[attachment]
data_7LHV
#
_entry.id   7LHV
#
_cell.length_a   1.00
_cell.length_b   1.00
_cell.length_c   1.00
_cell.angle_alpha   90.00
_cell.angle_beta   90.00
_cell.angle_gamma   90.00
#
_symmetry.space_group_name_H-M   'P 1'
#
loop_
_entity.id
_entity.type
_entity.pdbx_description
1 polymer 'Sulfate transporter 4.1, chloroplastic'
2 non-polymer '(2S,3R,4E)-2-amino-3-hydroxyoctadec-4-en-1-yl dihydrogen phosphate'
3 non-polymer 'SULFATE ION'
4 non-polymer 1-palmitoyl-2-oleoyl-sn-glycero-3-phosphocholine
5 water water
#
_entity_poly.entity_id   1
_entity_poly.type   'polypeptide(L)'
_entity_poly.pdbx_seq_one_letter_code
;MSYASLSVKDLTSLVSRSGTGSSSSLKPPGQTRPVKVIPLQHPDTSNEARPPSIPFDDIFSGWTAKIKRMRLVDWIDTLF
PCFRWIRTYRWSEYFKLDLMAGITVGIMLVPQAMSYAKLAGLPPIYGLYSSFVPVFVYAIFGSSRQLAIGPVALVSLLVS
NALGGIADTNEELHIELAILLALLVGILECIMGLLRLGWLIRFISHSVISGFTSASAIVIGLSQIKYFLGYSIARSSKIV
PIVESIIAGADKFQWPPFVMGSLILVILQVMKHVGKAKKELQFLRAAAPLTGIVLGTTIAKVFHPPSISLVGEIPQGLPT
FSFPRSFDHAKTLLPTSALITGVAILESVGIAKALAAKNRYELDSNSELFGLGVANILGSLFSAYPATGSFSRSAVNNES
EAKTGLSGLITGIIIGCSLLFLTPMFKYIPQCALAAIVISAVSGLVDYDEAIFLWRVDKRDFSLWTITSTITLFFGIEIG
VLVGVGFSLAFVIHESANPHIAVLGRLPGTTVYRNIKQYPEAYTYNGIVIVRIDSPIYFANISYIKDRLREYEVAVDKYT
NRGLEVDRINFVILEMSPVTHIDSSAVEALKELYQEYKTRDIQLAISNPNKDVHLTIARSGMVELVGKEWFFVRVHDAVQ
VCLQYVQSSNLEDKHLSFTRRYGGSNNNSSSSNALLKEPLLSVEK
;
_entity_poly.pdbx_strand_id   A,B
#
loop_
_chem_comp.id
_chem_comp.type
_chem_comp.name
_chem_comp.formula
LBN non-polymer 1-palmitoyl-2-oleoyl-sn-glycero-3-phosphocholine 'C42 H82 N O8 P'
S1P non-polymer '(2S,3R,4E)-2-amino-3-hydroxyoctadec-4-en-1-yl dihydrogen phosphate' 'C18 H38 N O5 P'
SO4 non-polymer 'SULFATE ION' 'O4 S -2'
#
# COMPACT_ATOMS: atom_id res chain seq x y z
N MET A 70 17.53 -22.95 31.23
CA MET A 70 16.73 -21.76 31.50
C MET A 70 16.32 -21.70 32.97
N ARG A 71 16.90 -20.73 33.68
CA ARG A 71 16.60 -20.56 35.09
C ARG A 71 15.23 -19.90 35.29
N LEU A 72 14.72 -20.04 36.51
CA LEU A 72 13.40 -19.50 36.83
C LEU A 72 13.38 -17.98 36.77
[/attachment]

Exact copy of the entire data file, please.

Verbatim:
data_7LHV
#
_entry.id   7LHV
#
_cell.length_a   1.00
_cell.length_b   1.00
_cell.length_c   1.00
_cell.angle_alpha   90.00
_cell.angle_beta   90.00
_cell.angle_gamma   90.00
#
_symmetry.space_group_name_H-M   'P 1'
#
loop_
_entity.id
_entity.type
_entity.pdbx_description
1 polymer 'Sulfate transporter 4.1, chloroplastic'
2 non-polymer '(2S,3R,4E)-2-amino-3-hydroxyoctadec-4-en-1-yl dihydrogen phosphate'
3 non-polymer 'SULFATE ION'
4 non-polymer 1-palmitoyl-2-oleoyl-sn-glycero-3-phosphocholine
5 water water
#
_entity_poly.entity_id   1
_entity_poly.type   'polypeptide(L)'
_entity_poly.pdbx_seq_one_letter_code
;MSYASLSVKDLTSLVSRSGTGSSSSLKPPGQTRPVKVIPLQHPDTSNEARPPSIPFDDIFSGWTAKIKRMRLVDWIDTLF
PCFRWIRTYRWSEYFKLDLMAGITVGIMLVPQAMSYAKLAGLPPIYGLYSSFVPVFVYAIFGSSRQLAIGPVALVSLLVS
NALGGIADTNEELHIELAILLALLVGILECIMGLLRLGWLIRFISHSVISGFTSASAIVIGLSQIKYFLGYSIARSSKIV
PIVESIIAGADKFQWPPFVMGSLILVILQVMKHVGKAKKELQFLRAAAPLTGIVLGTTIAKVFHPPSISLVGEIPQGLPT
FSFPRSFDHAKTLLPTSALITGVAILESVGIAKALAAKNRYELDSNSELFGLGVANILGSLFSAYPATGSFSRSAVNNES
EAKTGLSGLITGIIIGCSLLFLTPMFKYIPQCALAAIVISAVSGLVDYDEAIFLWRVDKRDFSLWTITSTITLFFGIEIG
VLVGVGFSLAFVIHESANPHIAVLGRLPGTTVYRNIKQYPEAYTYNGIVIVRIDSPIYFANISYIKDRLREYEVAVDKYT
NRGLEVDRINFVILEMSPVTHIDSSAVEALKELYQEYKTRDIQLAISNPNKDVHLTIARSGMVELVGKEWFFVRVHDAVQ
VCLQYVQSSNLEDKHLSFTRRYGGSNNNSSSSNALLKEPLLSVEK
;
_entity_poly.pdbx_strand_id   A,B
#
loop_
_chem_comp.id
_chem_comp.type
_chem_comp.name
_chem_comp.formula
LBN non-polymer 1-palmitoyl-2-oleoyl-sn-glycero-3-phosphocholine 'C42 H82 N O8 P'
S1P non-polymer '(2S,3R,4E)-2-amino-3-hydroxyoctadec-4-en-1-yl dihydrogen phosphate' 'C18 H38 N O5 P'
SO4 non-polymer 'SULFATE ION' 'O4 S -2'
#
# COMPACT_ATOMS: atom_id res chain seq x y z
N MET A 70 17.53 -22.95 31.23
CA MET A 70 16.73 -21.76 31.50
C MET A 70 16.32 -21.70 32.97
N ARG A 71 16.90 -20.73 33.68
CA ARG A 71 16.60 -20.56 35.09
C ARG A 71 15.23 -19.90 35.29
N LEU A 72 14.72 -20.04 36.51
CA LEU A 72 13.40 -19.50 36.83
C LEU A 72 13.38 -17.98 36.77